Fund manager view: Asia’s new middle class gets mobile
For much of the past 30 years, the standard global investor’s take on the Asia Pacific (ex Japan) region has been to see it as a series of simple emerging market plays. Rapidly industrialising manufacturing powerhouses suck in resources from their nearest commodity-rich neighbours and spit out cheap goods to export to Western markets, generating profits for the companies involved.
While the fundamentals of this story remain in place, Asia is changing. Yes, relations with the West are still a big factor for its economies, but increasingly important today are the links between its constituent countries. Services account for a growing slice of trade between the countries of Asia, and one of the fields, which I feel most clearly – and most investibly – illustrates this change, is tourism.
Rise of the middle classes
The rapid, ongoing growth of the Chinese middle class has produced a veritable boom in overseas tourism as the aspirations and horizons of the newly-affluent expand beyond their domestic borders. A huge and sustained surge in Chinese travellers over the past five years has seen the country become the world’s second-largest tourism market, accounting for half of the growth in the world’s travel industry.
Its tourists have money to spend on travel itself, as well as on goods and services at their destinations, and the new wave of tourism has been a huge boon for the businesses able to adapt and capitalise on it. In Macau, casino operators catering to high-end tourists as well as the mass market have come through a recent lull to generate very healthy returns. Airport operators and other travel infrastructure businesses that serve the region’s most popular tourist destinations continue to see significant growth in passenger numbers, while within retail, mall operators and owners have been able to profit from surging tourist trade at the best positioned retail properties.
A new model down under
Less obvious forms of tourism are also shaping the way money flows between the countries of the Asia Pacific (ex Japan) region. As China brings to an end the particularly high-growth phase of its industrialisation and moves towards a consumption-driven economic model, its demand for metal and other deposits from nearby countries, notably Australia, has waned. But for Australian businesses, a counterbalance to this decline has come in the education sector. In an increasingly competitive Chinese employment market, one of the key concerns among the new Chinese middle class is quality of education. And with a high-quality Western education available across the South China Sea at Australia’s public and private education institutions, Australia has seen a huge influx of Chinese students – and Chinese wealth. Education has in effect become one of Australia’s invisible imports.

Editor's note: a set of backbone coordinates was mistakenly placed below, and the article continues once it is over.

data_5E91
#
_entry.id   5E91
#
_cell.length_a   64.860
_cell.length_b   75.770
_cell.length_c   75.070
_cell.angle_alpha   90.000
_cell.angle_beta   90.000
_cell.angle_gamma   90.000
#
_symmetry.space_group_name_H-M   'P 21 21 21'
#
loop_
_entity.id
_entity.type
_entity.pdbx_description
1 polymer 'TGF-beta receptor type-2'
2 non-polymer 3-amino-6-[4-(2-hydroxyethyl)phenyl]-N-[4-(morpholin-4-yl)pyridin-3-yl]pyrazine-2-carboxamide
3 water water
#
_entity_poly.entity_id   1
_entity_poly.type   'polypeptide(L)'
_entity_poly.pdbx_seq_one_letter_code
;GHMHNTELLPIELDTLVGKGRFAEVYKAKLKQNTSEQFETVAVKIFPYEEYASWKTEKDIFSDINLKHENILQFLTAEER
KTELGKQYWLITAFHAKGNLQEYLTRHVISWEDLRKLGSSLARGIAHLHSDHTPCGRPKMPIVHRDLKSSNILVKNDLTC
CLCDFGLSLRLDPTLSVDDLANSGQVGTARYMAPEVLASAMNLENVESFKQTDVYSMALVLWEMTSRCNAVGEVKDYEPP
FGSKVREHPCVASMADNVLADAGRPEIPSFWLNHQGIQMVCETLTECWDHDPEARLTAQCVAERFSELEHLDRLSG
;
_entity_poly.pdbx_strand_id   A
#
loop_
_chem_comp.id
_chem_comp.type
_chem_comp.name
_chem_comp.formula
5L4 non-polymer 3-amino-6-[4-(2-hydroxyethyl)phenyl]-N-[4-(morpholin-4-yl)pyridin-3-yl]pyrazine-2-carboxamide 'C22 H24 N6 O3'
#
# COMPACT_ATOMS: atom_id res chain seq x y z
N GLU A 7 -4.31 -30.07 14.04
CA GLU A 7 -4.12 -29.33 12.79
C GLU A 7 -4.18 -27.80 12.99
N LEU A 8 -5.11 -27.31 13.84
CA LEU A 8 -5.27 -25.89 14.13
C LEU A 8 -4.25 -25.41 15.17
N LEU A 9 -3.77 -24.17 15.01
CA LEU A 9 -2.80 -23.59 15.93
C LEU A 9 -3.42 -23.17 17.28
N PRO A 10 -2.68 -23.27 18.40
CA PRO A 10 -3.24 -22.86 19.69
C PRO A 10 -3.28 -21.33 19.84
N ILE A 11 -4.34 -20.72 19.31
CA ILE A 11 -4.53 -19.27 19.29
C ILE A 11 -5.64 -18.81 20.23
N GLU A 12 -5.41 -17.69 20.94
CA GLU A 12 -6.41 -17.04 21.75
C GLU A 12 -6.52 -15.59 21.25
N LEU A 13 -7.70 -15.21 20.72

Another of the key concerns for the newly-affluent and newly-mobile in Asia is healthcare, with differing standards of state healthcare provision across the region creating a growing market in health tourism. Increasing demand for offshore healthcare options has prompted the construction by healthcare companies of private hospitals in key locations close to population centres and I believe the best of these projects may be well placed to help these businesses to generate strong long-term returns.
Is the tourism boom here to stay?
Chinese tourism is in a period of extremely rapid expansion that has seen it become the world’s second largest tourism market and it currently contributes half of global travel industry growth. Can its growth be sustained? I believe the short answer is yes. China’s new ‘affluent mobility’ is here to stay and is likely to fuel further growth in specific sectors.
For instance, despite the growth we have already seen in tourism in China, the penetration of outbound travel within the domestic population remains incredibly low in comparison with other markets. The number of overseas trips per citizen per year still averages just 0.09 in China, versus 0.3 trips in the US and 1.2 trips in the UK. Recent analysis from CLSA estimates Chinese tourism expenditure is likely to grow at 20% annually for the next five years, fuelled by rising disposable incomes, relaxed visa policies and rapidly expanding flight networks.
This is a view I share. I believe Asian tourism is a structural growth story, and in terms of investment strategy within the Jupiter Asian Income fund, that means I approach it with a long term perspective. Across a wide range of sectors, we are able to identify and invest in a number of high-quality businesses with the management teams, business models and market positioning that I believe will allow them to capitalise on Asia’s thriving tourism story in the coming years.